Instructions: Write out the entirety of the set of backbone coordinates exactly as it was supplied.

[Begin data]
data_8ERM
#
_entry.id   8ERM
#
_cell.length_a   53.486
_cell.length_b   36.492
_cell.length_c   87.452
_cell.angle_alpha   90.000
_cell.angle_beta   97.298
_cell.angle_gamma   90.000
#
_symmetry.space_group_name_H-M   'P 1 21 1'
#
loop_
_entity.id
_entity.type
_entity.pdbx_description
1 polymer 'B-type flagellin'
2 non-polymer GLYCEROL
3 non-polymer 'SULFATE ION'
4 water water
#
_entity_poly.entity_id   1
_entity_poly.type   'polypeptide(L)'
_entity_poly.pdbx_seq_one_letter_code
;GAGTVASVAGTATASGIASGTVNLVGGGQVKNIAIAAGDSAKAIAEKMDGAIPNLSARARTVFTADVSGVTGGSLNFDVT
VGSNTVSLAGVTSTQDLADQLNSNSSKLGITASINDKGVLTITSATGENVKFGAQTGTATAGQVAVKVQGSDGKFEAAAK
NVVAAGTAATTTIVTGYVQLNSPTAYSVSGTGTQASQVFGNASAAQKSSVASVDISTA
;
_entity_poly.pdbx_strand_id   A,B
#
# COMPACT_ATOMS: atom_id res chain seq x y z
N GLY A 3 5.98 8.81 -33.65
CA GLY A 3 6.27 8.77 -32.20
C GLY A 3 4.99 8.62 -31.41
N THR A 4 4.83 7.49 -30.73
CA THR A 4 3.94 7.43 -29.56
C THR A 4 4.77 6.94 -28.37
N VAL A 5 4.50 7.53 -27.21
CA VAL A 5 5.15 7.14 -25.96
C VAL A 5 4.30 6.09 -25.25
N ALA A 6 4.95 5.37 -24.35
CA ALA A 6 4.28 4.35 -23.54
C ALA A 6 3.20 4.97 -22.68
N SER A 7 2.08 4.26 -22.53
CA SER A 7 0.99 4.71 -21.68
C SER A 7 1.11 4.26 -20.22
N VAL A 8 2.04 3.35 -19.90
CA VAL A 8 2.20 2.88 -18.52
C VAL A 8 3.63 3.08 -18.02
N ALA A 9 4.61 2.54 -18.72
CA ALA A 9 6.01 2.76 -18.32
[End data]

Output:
data_8ERM
#
_entry.id   8ERM
#
_cell.length_a   53.486
_cell.length_b   36.492
_cell.length_c   87.452
_cell.angle_alpha   90.000
_cell.angle_beta   97.298
_cell.angle_gamma   90.000
#
_symmetry.space_group_name_H-M   'P 1 21 1'
#
loop_
_entity.id
_entity.type
_entity.pdbx_description
1 polymer 'B-type flagellin'
2 non-polymer GLYCEROL
3 non-polymer 'SULFATE ION'
4 water water
#
_entity_poly.entity_id   1
_entity_poly.type   'polypeptide(L)'
_entity_poly.pdbx_seq_one_letter_code
;GAGTVASVAGTATASGIASGTVNLVGGGQVKNIAIAAGDSAKAIAEKMDGAIPNLSARARTVFTADVSGVTGGSLNFDVT
VGSNTVSLAGVTSTQDLADQLNSNSSKLGITASINDKGVLTITSATGENVKFGAQTGTATAGQVAVKVQGSDGKFEAAAK
NVVAAGTAATTTIVTGYVQLNSPTAYSVSGTGTQASQVFGNASAAQKSSVASVDISTA
;
_entity_poly.pdbx_strand_id   A,B
#
# COMPACT_ATOMS: atom_id res chain seq x y z
N GLY A 3 5.98 8.81 -33.65
CA GLY A 3 6.27 8.77 -32.20
C GLY A 3 4.99 8.62 -31.41
N THR A 4 4.83 7.49 -30.73
CA THR A 4 3.94 7.43 -29.56
C THR A 4 4.77 6.94 -28.37
N VAL A 5 4.50 7.53 -27.21
CA VAL A 5 5.15 7.14 -25.96
C VAL A 5 4.30 6.09 -25.25
N ALA A 6 4.95 5.37 -24.35
CA ALA A 6 4.28 4.35 -23.54
C ALA A 6 3.20 4.97 -22.68
N SER A 7 2.08 4.26 -22.53
CA SER A 7 0.99 4.71 -21.68
C SER A 7 1.11 4.26 -20.22
N VAL A 8 2.04 3.35 -19.90
CA VAL A 8 2.20 2.88 -18.52
C VAL A 8 3.63 3.08 -18.02
N ALA A 9 4.61 2.54 -18.72
CA ALA A 9 6.01 2.76 -18.32